‘Bluets’ stands as one of the most raw and poetic tributes to loss and heartbreak

Bluets by maggie nelson
Naomi Priddy | The Arbiter

Maggie Nelson’s 2009 part-essay, part-literature book titled “Bluets” pays homage to the color blue and the symphony of loss.

“Suppose I were to begin by saying I had fallen in love with the color,” Nelson wrote. “Suppose I were to speak this as though it were a confession, suppose I shredded my napkins as we spoke. It began slowly. An appreciation, an affinity. Then, one day, it became more serious. Then (looking into an empty teacup, its bottom stained with thin brown excrement coiled unto the shape of a seahorse) it became somehow personal. And so I fell in love with a color-in this case, the color blue.”  

Nelson collects anything blue: small knick-knacks, pieces of trash, fabric and scraps. She assures us that blue is her love language. 

Following the themes of grief and loss, her focus on blue becomes somewhat of a fixation and a distraction from the other challenges of her life, and in that the color blue itself becomes a more complicated metaphor for the loss of love Nelson has been grieving. 

“Life is a train of moods like a string of beads and as we pass through them they prove to be many-colored lenses which paint the world their own hue, and each shows only what lies in its focus,” Nelson wrote. “To find oneself trapped in any one bead, no matter what its hue, can be deadly.”

The book is organized into sections titled one to 240, rather than chapters, and each section reads similarly to a poem. 

The reader is given an intimate glimpse into the author’s mind as she notes the process of writing her book, mentioning how she told people for years that she was working on a project about the color blue. 

“At a job interview at a university three men sitting across from me at a table,” Nelson wrote. “On my CV it says that I am currently working on a book about the color blue. I have been saying this for years without writing a word. It is perhaps my way of making my life feel ‘in progress’ rather than a sleeve of ash falling off a lit cigarette.”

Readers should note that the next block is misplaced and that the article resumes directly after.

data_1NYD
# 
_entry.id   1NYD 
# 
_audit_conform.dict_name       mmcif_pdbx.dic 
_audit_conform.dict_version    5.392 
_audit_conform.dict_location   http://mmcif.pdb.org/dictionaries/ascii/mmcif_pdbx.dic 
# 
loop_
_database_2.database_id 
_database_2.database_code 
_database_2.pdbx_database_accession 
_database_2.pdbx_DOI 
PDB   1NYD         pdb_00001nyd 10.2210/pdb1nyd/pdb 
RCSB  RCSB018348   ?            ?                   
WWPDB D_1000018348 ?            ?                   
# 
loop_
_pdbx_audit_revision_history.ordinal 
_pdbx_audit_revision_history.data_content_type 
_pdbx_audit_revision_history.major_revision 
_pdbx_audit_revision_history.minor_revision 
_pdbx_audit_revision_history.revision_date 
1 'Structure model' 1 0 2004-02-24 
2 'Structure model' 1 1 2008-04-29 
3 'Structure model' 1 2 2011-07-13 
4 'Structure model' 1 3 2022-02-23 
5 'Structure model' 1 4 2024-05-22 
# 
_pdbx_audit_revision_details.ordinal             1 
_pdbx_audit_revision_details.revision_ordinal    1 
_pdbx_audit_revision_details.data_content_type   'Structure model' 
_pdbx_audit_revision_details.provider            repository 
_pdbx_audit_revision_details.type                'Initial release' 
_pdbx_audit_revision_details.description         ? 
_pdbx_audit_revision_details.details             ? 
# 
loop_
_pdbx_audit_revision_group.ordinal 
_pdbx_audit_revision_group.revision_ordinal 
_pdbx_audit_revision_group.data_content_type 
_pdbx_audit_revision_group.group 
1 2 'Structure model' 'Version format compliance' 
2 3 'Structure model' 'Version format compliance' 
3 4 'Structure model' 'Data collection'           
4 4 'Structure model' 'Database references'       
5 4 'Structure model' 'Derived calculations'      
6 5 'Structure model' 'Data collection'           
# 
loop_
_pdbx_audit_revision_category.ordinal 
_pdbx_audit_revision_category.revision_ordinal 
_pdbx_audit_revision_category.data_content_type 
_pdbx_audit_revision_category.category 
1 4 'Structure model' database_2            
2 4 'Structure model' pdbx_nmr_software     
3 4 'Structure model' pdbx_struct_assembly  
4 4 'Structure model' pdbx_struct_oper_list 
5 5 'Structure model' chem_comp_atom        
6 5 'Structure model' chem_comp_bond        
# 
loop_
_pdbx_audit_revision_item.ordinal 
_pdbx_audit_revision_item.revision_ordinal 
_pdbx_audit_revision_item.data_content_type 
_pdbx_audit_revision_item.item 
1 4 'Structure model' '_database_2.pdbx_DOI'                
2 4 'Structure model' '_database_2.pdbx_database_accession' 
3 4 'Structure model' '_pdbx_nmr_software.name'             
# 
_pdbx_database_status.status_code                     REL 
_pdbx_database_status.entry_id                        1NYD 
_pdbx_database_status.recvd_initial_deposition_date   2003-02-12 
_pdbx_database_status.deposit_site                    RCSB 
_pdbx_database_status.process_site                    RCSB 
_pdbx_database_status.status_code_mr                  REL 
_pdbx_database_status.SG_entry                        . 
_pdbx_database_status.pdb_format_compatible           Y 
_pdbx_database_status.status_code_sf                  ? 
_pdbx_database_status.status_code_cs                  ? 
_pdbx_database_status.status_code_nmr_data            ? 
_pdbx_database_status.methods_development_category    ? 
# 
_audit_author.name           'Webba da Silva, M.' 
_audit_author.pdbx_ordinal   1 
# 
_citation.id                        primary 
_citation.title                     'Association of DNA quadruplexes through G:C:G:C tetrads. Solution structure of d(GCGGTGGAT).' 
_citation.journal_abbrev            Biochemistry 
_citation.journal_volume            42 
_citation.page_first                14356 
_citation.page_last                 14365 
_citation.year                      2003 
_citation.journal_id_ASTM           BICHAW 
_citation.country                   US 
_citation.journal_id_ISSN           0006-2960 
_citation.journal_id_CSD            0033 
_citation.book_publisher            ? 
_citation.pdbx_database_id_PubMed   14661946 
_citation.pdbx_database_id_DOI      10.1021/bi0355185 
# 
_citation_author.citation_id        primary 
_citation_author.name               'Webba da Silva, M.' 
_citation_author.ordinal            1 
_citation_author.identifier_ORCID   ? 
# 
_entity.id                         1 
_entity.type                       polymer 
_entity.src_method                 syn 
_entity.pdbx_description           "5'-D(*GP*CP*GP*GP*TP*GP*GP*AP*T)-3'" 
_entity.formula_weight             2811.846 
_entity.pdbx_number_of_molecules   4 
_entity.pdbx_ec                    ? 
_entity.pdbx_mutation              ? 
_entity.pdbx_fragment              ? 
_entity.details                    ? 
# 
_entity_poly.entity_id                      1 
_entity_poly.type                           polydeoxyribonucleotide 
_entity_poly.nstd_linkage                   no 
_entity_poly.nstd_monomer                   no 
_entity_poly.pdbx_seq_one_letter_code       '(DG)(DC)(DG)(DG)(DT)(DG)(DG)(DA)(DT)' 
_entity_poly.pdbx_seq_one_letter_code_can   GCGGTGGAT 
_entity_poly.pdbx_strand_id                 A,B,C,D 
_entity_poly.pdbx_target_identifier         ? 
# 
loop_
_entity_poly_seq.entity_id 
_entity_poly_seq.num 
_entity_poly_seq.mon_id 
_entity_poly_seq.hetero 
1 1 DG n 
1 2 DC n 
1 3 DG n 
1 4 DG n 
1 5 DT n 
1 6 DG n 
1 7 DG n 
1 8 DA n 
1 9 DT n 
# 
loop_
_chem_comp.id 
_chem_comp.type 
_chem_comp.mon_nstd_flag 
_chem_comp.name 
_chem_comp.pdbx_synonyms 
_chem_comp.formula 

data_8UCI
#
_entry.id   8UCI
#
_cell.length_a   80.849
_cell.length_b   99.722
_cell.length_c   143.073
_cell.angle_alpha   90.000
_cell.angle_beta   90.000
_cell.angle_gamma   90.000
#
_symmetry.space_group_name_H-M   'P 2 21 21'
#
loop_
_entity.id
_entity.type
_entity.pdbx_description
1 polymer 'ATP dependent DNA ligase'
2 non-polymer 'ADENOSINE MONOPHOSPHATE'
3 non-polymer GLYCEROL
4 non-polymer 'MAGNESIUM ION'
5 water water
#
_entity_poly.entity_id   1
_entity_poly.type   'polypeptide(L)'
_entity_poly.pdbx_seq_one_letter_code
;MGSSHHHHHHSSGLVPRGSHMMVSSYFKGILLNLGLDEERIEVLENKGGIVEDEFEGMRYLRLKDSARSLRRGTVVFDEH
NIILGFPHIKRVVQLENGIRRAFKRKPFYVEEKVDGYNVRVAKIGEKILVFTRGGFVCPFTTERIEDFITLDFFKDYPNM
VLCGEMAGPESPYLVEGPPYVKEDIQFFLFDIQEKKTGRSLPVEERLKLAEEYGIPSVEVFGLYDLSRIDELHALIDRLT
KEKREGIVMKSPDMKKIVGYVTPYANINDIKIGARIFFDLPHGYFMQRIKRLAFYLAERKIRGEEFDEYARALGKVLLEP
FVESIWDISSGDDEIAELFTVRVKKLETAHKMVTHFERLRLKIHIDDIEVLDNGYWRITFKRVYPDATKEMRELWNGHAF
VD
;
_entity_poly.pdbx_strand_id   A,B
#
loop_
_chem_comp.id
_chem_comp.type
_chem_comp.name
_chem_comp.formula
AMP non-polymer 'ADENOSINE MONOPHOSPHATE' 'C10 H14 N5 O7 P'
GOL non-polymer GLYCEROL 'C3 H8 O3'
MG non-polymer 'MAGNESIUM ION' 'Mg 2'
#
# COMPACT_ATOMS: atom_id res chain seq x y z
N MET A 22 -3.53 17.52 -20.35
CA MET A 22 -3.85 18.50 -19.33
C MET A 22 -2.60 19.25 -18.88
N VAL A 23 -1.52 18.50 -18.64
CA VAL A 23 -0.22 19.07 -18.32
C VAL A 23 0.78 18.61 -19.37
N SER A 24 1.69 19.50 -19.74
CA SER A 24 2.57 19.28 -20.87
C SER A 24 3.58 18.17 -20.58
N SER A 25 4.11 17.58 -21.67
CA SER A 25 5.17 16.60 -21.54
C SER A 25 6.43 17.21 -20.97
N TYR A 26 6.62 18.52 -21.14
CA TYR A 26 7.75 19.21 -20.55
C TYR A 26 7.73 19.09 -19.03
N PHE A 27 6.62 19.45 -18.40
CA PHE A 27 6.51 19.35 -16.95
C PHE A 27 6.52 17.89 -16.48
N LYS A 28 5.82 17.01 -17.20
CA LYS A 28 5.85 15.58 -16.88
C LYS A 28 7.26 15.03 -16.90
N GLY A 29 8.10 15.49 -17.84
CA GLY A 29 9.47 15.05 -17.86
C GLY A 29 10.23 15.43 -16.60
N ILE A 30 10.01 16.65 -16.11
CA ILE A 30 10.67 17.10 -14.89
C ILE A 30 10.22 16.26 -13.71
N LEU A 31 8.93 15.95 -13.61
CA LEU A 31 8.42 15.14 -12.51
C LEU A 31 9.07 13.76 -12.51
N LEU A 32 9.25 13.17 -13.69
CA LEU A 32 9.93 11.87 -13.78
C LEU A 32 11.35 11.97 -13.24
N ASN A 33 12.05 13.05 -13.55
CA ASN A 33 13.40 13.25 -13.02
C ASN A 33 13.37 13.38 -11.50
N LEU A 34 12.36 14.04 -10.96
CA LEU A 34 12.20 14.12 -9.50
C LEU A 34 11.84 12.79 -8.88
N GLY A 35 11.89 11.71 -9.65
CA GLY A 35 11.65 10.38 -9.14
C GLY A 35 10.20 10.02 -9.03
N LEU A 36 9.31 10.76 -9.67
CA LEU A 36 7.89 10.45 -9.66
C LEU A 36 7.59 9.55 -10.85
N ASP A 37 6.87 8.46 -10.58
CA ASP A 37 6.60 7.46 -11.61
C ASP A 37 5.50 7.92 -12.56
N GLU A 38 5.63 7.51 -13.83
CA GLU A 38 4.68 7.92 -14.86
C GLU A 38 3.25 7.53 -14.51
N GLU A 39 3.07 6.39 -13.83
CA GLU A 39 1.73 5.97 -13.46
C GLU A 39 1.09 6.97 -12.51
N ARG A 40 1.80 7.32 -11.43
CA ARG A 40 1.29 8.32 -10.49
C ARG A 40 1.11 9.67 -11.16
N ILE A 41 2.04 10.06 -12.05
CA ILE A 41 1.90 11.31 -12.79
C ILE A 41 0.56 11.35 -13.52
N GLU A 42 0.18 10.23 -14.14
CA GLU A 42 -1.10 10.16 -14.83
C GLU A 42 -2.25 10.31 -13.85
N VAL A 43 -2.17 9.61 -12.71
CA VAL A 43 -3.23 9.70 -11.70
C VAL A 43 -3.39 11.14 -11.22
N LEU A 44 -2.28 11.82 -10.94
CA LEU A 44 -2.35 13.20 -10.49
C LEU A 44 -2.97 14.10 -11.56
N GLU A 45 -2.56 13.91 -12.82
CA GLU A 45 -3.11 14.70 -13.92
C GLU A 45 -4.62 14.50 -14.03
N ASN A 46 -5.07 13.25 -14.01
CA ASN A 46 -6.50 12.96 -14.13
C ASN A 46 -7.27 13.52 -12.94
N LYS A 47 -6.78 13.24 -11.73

Bluets by maggie nelson
[Photo of “Bluets” by Maggie Nelson.]
Naomi Priddy | The Arbiter

 As evidenced by the book’s title, much of Nelson’s writing explores blue. She discusses blue art, other writers’ relationships to the color, the science of blue and the history of blue, but more so, she invites her readers to understand why she has fallen in love with the color. 

Nelson also processes the themes of heartbreak in a profoundly poetic manner, making this piece lean more toward poetry rather than a collection of essays. 

“Last night I wept in a way I haven’t wept for some time. I wept until I aged myself. I watched it happen in the mirror. I watched the lines arrive around my eyes like engraved sunbursts; it was like watching flowers open in time-lapse on a windowsill. The tears not only aged my face, they also changed its texture, turned the skin of my cheeks into putty. I recognized this as a rite of decadence, but I did not know how to stop it,” Nelson wrote.

“Bluets” stands as one of the most raw and poetic tributes to loss and heartbreak I’ve read this year. It is a quick read with only 112 pages, but one that requires re-reading to truly grasp its depth. It is the kind of book you re-read at different stages of life, and in turn, you will be greeted with profound insight and a heart-aching tour of what it means to feel deeply. 

Having the opportunity to re-read Nelson’s work only enriched my love for the author and her themes. Collections of essays stand as one of my favorite genres of literature to read, as more often than not they allow the author creative freedom. Maggie Nelson is no exception to this idea. 

“199. To wish to forget how much you loved someone—and then, to actually forget—can feel, at times, like the slaughter of a beautiful bird who chose, by nothing short of grace, to make a habitat of your heart.”

Her wording is laid out in a poetic fashion, often disposing of grammar rules for the purpose of reinforcing a point. I came to fall in love with her folly of grammar rules, it only enriched her passages and humanized her in a way not a lot of authors can achieve. Her book feels like sitting with a friend, pouring her heart out to you, and that sacred moment between friends is often like a stream of consciousness, it’s not always grammatically correct.

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